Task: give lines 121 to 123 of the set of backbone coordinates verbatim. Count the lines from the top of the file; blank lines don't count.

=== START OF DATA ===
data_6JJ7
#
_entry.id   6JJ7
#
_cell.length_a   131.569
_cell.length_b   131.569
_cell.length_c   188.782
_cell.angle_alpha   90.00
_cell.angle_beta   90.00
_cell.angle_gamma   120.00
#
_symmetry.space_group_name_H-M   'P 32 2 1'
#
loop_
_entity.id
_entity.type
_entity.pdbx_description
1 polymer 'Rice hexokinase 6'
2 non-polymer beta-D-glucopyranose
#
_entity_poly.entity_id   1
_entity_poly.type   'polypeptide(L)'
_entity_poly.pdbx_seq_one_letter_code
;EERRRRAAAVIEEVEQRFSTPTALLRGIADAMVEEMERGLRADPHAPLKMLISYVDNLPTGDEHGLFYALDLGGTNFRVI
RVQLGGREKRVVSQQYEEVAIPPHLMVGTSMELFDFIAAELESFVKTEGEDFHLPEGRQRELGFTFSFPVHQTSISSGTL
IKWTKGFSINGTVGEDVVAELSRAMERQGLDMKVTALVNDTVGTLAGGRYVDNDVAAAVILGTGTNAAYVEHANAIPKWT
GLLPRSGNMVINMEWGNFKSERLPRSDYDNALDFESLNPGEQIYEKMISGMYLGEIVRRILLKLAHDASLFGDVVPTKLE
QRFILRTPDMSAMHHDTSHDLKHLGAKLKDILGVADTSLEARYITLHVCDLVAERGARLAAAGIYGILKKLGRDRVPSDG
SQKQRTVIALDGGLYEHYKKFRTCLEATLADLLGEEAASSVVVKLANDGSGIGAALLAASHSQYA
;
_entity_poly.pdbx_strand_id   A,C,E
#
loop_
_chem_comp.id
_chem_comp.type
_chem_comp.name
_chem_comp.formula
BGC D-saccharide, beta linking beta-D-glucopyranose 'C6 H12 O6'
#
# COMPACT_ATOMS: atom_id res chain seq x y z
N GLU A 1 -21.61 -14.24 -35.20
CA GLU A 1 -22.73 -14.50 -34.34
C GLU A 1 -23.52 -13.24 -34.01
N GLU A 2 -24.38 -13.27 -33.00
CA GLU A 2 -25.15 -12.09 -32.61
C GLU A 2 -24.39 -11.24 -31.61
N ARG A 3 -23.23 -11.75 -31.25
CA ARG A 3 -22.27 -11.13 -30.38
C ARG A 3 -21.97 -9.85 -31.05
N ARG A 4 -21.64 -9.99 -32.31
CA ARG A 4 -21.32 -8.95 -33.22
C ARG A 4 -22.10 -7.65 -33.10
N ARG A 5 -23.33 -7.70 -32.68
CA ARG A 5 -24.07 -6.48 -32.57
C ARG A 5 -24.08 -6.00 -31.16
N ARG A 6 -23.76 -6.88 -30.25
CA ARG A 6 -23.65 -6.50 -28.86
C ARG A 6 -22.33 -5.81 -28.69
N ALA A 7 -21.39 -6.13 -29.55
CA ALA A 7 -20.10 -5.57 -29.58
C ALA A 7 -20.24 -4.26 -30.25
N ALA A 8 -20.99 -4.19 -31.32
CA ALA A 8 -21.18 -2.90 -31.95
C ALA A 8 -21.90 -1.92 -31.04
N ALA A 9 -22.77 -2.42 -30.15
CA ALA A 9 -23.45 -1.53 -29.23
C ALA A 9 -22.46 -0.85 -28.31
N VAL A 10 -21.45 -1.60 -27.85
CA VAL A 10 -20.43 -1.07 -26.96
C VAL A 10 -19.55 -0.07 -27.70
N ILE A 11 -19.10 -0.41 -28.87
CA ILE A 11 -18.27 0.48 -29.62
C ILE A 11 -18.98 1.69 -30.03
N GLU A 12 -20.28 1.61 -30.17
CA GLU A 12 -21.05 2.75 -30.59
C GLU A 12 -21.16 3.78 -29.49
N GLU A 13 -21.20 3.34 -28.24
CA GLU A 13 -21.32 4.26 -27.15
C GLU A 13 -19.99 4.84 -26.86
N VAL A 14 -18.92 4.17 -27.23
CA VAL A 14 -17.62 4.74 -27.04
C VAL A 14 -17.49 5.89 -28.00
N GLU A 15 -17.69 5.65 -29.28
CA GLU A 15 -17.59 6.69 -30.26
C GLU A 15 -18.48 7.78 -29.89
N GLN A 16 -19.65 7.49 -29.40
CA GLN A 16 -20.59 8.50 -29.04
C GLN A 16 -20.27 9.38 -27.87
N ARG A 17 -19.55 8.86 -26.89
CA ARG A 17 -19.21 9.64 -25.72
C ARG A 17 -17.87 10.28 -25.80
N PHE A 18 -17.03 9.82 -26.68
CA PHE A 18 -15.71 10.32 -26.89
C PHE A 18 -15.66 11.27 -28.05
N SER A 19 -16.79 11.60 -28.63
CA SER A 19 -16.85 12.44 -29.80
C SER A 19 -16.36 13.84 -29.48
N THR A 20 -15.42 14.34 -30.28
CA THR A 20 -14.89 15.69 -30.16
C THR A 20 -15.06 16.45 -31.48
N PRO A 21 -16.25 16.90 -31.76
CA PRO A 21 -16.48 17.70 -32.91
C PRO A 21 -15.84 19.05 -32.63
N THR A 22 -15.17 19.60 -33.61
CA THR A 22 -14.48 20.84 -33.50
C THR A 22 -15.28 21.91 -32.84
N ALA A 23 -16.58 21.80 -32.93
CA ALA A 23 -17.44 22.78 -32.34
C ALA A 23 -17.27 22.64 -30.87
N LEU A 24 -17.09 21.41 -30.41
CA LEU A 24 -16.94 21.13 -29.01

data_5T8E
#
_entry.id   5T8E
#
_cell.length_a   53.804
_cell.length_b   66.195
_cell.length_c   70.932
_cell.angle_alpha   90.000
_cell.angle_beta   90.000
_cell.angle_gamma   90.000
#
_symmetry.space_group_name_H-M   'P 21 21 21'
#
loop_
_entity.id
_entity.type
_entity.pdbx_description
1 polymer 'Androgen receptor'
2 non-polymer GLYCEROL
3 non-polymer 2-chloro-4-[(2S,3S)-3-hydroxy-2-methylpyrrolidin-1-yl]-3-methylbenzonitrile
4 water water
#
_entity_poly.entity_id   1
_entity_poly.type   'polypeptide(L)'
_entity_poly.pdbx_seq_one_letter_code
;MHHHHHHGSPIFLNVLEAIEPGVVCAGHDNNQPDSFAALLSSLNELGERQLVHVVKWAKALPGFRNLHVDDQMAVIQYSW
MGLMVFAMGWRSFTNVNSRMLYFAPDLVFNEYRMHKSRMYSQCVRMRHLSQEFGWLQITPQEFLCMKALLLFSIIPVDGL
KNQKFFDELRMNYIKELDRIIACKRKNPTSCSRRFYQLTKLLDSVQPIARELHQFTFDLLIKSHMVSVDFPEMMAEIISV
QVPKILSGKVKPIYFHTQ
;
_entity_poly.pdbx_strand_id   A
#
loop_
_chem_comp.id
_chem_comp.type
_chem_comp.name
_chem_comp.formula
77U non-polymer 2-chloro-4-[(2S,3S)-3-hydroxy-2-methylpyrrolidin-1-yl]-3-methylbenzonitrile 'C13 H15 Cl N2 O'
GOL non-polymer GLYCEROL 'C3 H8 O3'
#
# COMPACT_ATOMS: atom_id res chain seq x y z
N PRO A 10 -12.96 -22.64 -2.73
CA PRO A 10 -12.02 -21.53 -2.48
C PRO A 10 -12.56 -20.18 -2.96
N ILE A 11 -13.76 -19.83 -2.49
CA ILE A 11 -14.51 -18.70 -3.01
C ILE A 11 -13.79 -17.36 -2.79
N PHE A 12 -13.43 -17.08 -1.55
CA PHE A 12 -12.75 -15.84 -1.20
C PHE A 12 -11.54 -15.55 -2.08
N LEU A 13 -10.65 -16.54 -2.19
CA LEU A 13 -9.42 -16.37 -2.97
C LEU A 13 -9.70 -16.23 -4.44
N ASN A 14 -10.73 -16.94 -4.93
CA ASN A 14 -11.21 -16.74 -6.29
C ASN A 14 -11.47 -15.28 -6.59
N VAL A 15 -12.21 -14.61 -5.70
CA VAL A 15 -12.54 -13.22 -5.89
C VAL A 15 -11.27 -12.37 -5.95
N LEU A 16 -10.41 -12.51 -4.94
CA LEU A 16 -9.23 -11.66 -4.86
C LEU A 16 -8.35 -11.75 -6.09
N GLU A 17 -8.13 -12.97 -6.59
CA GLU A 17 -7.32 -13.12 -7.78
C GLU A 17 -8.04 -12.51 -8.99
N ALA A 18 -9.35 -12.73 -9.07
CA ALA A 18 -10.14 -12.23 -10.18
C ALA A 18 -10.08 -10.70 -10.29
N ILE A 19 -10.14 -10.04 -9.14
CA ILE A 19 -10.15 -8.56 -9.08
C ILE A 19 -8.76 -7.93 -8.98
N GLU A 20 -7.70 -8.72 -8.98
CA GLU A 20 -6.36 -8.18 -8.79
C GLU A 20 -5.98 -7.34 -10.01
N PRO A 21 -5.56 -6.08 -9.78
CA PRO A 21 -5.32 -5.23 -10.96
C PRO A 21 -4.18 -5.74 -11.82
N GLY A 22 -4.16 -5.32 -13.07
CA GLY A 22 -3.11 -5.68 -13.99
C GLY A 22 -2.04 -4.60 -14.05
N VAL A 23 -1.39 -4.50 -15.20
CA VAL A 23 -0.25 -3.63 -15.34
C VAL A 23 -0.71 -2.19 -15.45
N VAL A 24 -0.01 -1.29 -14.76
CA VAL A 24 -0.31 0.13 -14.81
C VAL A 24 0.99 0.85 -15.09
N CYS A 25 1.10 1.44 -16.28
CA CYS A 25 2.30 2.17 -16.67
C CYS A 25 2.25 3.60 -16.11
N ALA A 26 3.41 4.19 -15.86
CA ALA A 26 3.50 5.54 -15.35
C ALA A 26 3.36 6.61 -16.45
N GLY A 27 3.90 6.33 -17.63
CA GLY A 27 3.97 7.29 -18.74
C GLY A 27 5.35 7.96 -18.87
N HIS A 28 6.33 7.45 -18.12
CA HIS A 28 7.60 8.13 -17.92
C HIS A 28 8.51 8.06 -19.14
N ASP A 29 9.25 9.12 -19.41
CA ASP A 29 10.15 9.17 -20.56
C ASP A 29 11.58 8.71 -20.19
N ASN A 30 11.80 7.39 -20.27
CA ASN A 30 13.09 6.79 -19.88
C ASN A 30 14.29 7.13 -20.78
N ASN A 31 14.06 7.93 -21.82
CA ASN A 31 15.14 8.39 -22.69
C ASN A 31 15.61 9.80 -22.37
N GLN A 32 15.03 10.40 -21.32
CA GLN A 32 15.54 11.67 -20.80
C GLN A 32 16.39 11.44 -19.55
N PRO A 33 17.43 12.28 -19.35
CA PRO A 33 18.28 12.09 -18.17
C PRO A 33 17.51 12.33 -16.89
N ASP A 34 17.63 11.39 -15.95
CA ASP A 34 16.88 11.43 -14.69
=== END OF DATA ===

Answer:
_cell.angle_gamma   90.000
#
_symmetry.space_group_name_H-M   'P 21 21 21'